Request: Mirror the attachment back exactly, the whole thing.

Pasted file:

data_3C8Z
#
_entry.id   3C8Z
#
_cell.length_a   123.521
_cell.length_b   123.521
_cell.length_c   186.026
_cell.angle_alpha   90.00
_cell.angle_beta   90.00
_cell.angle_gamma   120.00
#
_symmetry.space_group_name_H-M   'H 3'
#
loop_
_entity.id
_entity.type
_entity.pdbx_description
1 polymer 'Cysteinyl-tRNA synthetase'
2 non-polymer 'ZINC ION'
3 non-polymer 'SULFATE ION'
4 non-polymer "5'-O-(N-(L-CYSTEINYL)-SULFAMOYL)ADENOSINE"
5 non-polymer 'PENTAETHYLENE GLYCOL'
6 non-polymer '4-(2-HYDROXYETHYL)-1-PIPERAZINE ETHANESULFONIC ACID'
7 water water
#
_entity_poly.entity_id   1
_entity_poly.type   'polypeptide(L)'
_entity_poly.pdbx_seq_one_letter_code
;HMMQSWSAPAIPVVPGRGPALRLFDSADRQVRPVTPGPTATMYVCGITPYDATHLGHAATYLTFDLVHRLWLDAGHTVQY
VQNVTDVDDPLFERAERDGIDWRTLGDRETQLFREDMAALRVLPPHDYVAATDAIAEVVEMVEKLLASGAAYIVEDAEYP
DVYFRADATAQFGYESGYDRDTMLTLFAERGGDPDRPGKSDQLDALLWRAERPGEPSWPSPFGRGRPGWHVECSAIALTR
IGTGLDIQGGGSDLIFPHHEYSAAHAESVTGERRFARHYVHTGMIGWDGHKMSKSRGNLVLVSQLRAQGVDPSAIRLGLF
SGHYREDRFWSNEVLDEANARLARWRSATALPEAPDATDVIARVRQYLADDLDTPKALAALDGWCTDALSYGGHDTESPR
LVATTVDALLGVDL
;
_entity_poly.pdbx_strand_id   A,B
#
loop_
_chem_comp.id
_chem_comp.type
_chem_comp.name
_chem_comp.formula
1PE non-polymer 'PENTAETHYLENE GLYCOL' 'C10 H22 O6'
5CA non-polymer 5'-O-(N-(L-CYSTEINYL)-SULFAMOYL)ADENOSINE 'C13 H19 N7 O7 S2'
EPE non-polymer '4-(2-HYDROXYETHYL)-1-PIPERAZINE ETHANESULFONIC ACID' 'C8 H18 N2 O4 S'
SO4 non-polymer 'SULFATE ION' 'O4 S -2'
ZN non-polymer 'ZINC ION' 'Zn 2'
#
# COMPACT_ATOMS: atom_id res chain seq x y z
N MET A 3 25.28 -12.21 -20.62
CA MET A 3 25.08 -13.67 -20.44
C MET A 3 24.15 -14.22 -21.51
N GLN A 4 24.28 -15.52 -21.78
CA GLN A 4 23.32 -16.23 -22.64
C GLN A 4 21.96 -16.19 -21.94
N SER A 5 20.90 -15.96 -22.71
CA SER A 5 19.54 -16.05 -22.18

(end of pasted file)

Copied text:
data_3C8Z
#
_entry.id   3C8Z
#
_cell.length_a   123.521
_cell.length_b   123.521
_cell.length_c   186.026
_cell.angle_alpha   90.00
_cell.angle_beta   90.00
_cell.angle_gamma   120.00
#
_symmetry.space_group_name_H-M   'H 3'
#
loop_
_entity.id
_entity.type
_entity.pdbx_description
1 polymer 'Cysteinyl-tRNA synthetase'
2 non-polymer 'ZINC ION'
3 non-polymer 'SULFATE ION'
4 non-polymer "5'-O-(N-(L-CYSTEINYL)-SULFAMOYL)ADENOSINE"
5 non-polymer 'PENTAETHYLENE GLYCOL'
6 non-polymer '4-(2-HYDROXYETHYL)-1-PIPERAZINE ETHANESULFONIC ACID'
7 water water
#
_entity_poly.entity_id   1
_entity_poly.type   'polypeptide(L)'
_entity_poly.pdbx_seq_one_letter_code
;HMMQSWSAPAIPVVPGRGPALRLFDSADRQVRPVTPGPTATMYVCGITPYDATHLGHAATYLTFDLVHRLWLDAGHTVQY
VQNVTDVDDPLFERAERDGIDWRTLGDRETQLFREDMAALRVLPPHDYVAATDAIAEVVEMVEKLLASGAAYIVEDAEYP
DVYFRADATAQFGYESGYDRDTMLTLFAERGGDPDRPGKSDQLDALLWRAERPGEPSWPSPFGRGRPGWHVECSAIALTR
IGTGLDIQGGGSDLIFPHHEYSAAHAESVTGERRFARHYVHTGMIGWDGHKMSKSRGNLVLVSQLRAQGVDPSAIRLGLF
SGHYREDRFWSNEVLDEANARLARWRSATALPEAPDATDVIARVRQYLADDLDTPKALAALDGWCTDALSYGGHDTESPR
LVATTVDALLGVDL
;
_entity_poly.pdbx_strand_id   A,B
#
loop_
_chem_comp.id
_chem_comp.type
_chem_comp.name
_chem_comp.formula
1PE non-polymer 'PENTAETHYLENE GLYCOL' 'C10 H22 O6'
5CA non-polymer 5'-O-(N-(L-CYSTEINYL)-SULFAMOYL)ADENOSINE 'C13 H19 N7 O7 S2'
EPE non-polymer '4-(2-HYDROXYETHYL)-1-PIPERAZINE ETHANESULFONIC ACID' 'C8 H18 N2 O4 S'
SO4 non-polymer 'SULFATE ION' 'O4 S -2'
ZN non-polymer 'ZINC ION' 'Zn 2'
#
# COMPACT_ATOMS: atom_id res chain seq x y z
N MET A 3 25.28 -12.21 -20.62
CA MET A 3 25.08 -13.67 -20.44
C MET A 3 24.15 -14.22 -21.51
N GLN A 4 24.28 -15.52 -21.78
CA GLN A 4 23.32 -16.23 -22.64
C GLN A 4 21.96 -16.19 -21.94
N SER A 5 20.90 -15.96 -22.71
CA SER A 5 19.54 -16.05 -22.18